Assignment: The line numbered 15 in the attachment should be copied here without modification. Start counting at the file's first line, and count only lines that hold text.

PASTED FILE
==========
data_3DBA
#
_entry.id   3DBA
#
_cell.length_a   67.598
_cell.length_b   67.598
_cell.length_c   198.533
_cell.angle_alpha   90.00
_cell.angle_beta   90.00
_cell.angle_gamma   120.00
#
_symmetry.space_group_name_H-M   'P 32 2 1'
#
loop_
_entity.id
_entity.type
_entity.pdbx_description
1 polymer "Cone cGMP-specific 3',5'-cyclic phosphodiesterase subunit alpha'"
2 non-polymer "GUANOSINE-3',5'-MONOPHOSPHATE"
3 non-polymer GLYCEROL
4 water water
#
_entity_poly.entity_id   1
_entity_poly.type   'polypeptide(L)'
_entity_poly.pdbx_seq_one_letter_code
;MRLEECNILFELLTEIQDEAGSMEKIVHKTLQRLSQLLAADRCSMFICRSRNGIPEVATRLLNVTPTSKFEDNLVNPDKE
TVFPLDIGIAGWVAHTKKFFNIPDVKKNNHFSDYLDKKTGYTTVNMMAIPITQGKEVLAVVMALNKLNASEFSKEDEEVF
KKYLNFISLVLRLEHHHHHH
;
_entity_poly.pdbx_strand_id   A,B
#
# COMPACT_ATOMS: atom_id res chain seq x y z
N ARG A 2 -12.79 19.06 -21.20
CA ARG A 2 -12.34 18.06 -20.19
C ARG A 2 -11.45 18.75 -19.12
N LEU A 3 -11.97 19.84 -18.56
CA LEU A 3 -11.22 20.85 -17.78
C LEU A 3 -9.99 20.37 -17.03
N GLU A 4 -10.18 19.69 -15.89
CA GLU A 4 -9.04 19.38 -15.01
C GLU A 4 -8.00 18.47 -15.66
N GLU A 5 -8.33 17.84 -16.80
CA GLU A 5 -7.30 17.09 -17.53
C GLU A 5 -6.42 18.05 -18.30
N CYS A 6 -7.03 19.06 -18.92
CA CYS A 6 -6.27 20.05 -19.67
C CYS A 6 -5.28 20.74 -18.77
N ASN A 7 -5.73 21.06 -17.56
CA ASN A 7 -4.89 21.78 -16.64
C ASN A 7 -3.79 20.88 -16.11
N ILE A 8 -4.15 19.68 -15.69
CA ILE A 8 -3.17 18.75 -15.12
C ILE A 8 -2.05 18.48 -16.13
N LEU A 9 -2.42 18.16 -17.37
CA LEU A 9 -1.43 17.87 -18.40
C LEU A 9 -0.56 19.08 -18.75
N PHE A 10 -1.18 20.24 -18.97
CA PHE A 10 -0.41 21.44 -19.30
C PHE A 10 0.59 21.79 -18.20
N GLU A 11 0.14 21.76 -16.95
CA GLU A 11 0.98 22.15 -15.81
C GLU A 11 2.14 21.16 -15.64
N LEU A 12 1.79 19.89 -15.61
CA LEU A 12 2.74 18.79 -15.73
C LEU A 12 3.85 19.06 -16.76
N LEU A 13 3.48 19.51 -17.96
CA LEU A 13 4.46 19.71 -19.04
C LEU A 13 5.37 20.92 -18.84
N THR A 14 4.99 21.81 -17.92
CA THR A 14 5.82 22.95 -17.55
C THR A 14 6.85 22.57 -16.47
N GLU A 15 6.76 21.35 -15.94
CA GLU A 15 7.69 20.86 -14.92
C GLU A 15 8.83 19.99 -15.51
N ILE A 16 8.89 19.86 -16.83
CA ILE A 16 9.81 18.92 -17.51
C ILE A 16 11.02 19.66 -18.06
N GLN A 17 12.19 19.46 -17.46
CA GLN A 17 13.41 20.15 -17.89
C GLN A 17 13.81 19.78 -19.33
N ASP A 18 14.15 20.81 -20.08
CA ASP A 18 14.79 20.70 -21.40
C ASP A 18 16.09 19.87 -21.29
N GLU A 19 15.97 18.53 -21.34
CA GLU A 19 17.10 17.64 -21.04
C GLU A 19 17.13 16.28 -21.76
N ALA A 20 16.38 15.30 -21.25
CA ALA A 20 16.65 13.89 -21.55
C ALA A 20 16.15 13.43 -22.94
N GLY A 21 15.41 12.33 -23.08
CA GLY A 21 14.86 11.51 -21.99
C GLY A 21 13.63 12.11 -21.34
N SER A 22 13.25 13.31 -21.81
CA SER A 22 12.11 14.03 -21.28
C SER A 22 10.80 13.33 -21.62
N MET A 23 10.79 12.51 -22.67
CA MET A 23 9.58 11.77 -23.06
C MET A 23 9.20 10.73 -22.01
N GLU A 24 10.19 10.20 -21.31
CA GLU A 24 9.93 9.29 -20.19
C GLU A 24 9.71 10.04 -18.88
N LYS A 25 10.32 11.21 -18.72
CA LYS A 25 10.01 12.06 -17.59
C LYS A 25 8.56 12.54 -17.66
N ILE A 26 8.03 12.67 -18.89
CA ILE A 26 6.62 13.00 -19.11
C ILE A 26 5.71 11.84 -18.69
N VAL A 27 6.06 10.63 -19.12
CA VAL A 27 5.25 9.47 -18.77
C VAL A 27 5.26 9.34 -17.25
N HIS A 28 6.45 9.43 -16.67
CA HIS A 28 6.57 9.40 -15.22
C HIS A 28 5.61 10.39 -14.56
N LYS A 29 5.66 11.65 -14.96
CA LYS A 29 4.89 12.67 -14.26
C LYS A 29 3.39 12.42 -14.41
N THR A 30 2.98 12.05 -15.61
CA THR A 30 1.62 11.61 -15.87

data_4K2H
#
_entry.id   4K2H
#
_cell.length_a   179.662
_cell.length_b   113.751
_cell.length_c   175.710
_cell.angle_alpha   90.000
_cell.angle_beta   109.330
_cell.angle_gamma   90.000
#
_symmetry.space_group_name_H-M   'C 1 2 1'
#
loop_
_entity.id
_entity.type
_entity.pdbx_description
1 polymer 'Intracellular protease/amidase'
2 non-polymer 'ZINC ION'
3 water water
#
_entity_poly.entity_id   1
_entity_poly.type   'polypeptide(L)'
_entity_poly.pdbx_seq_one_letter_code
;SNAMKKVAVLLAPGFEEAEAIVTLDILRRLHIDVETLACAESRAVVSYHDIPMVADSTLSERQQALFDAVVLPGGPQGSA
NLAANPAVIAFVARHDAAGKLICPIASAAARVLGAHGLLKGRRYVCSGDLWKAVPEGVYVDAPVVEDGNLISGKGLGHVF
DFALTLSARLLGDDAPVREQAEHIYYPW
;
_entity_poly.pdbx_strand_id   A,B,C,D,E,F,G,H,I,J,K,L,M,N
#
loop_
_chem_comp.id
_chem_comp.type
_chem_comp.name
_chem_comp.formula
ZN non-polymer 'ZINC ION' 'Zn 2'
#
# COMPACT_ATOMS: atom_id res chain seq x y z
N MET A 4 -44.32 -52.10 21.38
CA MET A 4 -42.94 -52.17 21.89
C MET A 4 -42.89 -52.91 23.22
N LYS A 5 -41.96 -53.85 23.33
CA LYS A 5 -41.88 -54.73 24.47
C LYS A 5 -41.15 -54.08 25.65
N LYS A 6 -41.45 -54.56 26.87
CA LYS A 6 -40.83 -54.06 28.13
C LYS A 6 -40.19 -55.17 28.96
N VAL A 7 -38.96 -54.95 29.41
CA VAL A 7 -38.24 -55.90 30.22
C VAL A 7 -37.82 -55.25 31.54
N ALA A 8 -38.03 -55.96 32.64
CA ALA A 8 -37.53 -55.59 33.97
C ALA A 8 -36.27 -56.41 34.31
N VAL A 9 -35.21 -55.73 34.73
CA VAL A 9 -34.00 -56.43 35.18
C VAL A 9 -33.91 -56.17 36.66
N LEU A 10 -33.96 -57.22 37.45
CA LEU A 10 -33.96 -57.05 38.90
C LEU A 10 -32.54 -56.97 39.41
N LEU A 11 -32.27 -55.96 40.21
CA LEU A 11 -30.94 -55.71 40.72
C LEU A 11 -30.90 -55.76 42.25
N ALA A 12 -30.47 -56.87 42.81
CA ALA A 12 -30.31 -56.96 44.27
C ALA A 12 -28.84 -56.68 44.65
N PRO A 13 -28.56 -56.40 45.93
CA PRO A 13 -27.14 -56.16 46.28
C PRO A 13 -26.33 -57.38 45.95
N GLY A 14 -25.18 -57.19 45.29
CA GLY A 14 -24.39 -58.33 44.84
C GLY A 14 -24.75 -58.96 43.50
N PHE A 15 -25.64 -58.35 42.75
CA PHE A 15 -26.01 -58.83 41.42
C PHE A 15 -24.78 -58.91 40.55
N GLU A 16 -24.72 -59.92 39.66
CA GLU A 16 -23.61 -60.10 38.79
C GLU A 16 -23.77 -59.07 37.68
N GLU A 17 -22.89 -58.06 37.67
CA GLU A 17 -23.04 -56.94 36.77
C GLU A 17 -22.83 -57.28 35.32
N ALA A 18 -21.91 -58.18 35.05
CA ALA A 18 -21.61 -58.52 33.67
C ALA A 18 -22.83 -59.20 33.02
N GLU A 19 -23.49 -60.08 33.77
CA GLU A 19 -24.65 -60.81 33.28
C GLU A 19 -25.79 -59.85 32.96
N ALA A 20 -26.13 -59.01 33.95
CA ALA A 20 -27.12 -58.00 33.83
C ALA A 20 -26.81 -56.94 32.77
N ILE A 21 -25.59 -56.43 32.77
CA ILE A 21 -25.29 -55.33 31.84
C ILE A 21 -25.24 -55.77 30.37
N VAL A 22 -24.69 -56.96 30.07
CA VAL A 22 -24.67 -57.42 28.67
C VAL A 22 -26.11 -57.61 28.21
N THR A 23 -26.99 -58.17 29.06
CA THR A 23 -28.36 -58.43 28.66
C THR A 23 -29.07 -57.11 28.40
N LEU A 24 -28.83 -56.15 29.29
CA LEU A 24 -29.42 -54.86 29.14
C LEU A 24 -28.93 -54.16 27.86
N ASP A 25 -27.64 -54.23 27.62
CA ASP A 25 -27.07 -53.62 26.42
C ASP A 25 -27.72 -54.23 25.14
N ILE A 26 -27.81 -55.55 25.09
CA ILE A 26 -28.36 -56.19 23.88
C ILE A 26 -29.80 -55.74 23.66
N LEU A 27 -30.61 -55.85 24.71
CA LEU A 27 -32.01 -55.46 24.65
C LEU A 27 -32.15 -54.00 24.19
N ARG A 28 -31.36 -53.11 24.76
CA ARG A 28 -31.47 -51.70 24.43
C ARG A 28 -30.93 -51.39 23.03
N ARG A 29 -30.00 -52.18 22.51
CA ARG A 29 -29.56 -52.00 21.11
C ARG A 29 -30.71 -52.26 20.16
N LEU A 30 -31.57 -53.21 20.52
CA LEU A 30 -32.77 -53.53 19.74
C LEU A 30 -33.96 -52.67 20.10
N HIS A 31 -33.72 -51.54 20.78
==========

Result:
_entity.id